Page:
That’s rich. Haha.



  • @Alan-Kilborn

    Even if we don’t know the details of the story, those are the funny facts :)



  • I have used Notepad++ for years with Windows 7. However I just upgraded to Windows 10 on Mar. 3rd and downloaded Notepad++ which would have been the 7.85 version, so not an old copy. Don’t have Code alignment plugin either. The only plugins I installed are Compare, Tidy2 & TextFX Characters. Since one of you thinks it’s OK to delete, I guess I will. Thanks to all.



  • @astrosofista said in Mystery folder...:

    I think this folder and files included there are related to the Code alignment plugin.

    I have Code Alignment plugin installed and have this mystery folder as well. I deleted it. Using N++ after that keeps the folder gone. However, as soon as I:

    Plugins => Code Alignment => Align by …

    The folder re-appears!

    I’m going to look through his code now:
    https://github.com/cpmcgrath/codealignment.git

    And a quick grep does not turn up “Don” or “free” or anything else in that weird config file string. However, I do see:

    codealignment/CodeAlignment.Npp/Main.cs:

            static void SetupIniFile()
            {
                var sbIniFilePath = new StringBuilder(Win32.MAX_PATH);
                Win32.SendMessage(PluginBase.nppData._nppHandle, NppMsg.NPPM_GETPLUGINSCONFIGDIR, Win32.MAX_PATH, sbIniFilePath);
                var path = sbIniFilePath.ToString();
                if (!Directory.Exists(path))
                    Directory.CreateDirectory(path);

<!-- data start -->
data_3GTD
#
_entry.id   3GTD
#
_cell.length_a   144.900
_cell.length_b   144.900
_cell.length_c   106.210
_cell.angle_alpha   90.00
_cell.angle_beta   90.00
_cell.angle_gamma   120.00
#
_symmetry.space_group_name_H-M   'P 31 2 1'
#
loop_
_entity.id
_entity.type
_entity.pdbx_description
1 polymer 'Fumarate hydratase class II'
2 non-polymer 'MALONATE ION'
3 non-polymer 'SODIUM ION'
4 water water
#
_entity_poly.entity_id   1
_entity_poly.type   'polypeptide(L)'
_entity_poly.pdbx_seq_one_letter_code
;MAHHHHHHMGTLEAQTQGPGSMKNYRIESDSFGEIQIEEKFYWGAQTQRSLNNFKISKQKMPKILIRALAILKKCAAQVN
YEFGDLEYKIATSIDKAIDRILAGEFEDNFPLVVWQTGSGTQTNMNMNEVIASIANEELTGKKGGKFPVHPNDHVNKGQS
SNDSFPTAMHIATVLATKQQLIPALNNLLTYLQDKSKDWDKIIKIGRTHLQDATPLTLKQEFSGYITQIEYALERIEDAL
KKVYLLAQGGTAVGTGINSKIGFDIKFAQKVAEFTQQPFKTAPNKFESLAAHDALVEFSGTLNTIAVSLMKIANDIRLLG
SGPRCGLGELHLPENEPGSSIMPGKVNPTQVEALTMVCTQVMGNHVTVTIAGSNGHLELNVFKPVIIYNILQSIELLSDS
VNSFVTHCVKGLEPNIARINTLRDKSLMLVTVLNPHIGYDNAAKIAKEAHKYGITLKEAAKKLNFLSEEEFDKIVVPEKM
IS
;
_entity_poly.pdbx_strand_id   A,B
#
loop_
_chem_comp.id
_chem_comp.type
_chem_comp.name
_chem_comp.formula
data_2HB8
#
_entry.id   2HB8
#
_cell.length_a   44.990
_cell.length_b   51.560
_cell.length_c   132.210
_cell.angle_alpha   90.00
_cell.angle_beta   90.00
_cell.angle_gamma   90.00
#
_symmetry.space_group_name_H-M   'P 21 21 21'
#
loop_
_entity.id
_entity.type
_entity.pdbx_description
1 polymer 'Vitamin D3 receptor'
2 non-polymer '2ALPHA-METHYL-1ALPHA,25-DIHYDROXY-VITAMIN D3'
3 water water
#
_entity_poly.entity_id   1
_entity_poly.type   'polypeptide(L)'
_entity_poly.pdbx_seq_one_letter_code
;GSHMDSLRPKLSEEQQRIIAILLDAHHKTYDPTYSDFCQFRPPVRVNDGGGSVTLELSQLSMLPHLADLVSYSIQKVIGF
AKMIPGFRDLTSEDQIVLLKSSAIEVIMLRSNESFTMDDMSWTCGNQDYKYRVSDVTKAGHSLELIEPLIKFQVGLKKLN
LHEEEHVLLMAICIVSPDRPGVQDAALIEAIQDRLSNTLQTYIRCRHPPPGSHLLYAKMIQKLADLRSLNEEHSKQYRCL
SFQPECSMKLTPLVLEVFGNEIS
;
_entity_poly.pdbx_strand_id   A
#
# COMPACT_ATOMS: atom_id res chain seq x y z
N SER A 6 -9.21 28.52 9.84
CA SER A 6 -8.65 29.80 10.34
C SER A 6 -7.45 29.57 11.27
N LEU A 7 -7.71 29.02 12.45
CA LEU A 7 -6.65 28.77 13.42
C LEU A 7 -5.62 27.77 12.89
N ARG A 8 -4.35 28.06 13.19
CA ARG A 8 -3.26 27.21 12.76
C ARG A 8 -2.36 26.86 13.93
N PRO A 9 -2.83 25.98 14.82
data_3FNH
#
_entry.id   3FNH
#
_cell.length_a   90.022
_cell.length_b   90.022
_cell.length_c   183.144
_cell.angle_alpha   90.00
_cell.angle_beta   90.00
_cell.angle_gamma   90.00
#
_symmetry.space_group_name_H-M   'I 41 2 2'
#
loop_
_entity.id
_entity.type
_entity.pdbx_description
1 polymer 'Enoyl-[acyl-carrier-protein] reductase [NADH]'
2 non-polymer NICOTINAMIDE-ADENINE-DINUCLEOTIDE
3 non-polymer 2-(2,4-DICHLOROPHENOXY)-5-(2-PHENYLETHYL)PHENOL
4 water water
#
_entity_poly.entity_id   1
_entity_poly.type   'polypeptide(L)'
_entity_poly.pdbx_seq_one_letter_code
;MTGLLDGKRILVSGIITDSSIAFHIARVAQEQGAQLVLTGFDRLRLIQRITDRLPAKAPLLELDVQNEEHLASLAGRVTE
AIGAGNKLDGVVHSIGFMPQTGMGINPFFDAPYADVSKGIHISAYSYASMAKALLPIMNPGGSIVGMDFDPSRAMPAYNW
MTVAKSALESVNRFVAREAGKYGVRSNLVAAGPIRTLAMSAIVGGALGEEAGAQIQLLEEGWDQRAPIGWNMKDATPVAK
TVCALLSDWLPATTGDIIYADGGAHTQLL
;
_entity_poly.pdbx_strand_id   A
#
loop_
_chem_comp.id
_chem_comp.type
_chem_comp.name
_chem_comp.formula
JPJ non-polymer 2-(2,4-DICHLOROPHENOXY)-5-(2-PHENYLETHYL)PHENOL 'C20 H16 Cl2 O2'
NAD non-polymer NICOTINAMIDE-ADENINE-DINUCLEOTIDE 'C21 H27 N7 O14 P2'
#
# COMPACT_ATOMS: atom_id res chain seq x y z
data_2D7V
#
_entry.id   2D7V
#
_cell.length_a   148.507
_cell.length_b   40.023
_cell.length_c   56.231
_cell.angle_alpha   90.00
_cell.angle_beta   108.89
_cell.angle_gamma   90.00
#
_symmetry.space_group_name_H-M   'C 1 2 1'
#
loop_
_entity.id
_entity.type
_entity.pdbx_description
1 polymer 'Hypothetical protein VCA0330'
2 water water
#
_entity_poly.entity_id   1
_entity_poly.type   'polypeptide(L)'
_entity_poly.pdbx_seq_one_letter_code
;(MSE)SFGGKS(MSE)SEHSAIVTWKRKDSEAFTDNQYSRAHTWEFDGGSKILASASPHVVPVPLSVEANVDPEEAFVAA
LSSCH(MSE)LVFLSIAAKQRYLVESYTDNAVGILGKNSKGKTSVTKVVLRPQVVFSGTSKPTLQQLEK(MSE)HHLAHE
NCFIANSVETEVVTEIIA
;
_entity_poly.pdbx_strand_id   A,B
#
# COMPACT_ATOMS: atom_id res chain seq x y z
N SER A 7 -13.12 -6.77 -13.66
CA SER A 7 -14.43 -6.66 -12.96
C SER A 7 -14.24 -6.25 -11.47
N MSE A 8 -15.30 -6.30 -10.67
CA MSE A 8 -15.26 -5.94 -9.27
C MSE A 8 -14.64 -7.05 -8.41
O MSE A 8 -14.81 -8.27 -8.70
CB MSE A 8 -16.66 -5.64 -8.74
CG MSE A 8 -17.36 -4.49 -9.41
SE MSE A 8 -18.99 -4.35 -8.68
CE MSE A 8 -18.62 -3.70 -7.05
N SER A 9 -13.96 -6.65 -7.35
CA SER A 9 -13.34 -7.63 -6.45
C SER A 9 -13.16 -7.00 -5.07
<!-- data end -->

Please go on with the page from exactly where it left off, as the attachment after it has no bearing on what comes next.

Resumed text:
s_iniFilePath = Path.Combine(path, PluginName + ".ini");
            }
    

    Which is the proper way to get the config directory and save your plugin config. By this logic, there should exist:

    $(NPP_INSTALL_DIR)/plugins/config/codealignment.ini

    which I don’t have. Instead, it looks like the config is stored in that “mystery directory”. Of course, this is C# code and there are “helpers” and “exporters” and additional DLL’s required to build and end up getting installed - I don’t know C#. Maybe on of those supporting DLLs (which I don’t have source code for) are creating the directory?

    Cheers.



  • @Michael-Vincent said in Mystery folder...:

    I’m going to look through his code now:

    Opened a GitHub issue:
    https://github.com/cpmcgrath/codealignment/issues/98

    Cheers.



  • @Michael-Vincent said in Mystery folder...:

    And a quick grep does not turn up “Don” or “free” or anything else in that weird config file string. However, I do see:

    When I was looking into it before, I found that Don HO don.h@free.fr is the text that gets put into the registry under HKEY_CLASSES_ROOT\Local Settings\Software\Microsoft\Windows\Shell\MuiCache in the C:\path\to\notepad++.exe.ApplicationCompany entry and C:\path\to\notepad++\updater\GUP.exe.ApplicationCompany . I wasn’t able to find out where in the Notepad++ source code that string gets defined, though it’s in the installer at globalDef.nsh#L64 . But since I know that the string is available to the portable unzipped Notepad++, and not restricted to just installed editions of Notepad++, then either my search-fu is weak, or the notepad++.exe somehow inherits that string from the installer even in the portable version.

    Anyway, my guess is that there is some Windows API call that gives Notepad++ and/or its plugins access to that string, possibly with automatic conversion of spaces into underscores, and this API is possibly used by Code Alignment (and maybe one or more other plugins that @Al-Bateman previously or currently has installed). I also wonder whether some Windows API call will try the normal AppData path specified, but if it cannot write there (for whatever reason), it uses the .ApplicationCompany-based folder for storing the file as a fallback – or maybe it is a fallback for trying and failing to write in the <install_folder> hierarchy.



  • @PeterJones

    Interesting. I’ve never installed N++, always used portable so like you said it must somehow “become” available to the portable edition, maybe during packaging. All my other plugins can write to my Plugins_config directory - not sure why CodeAlignment doesn’t.

    Cheers.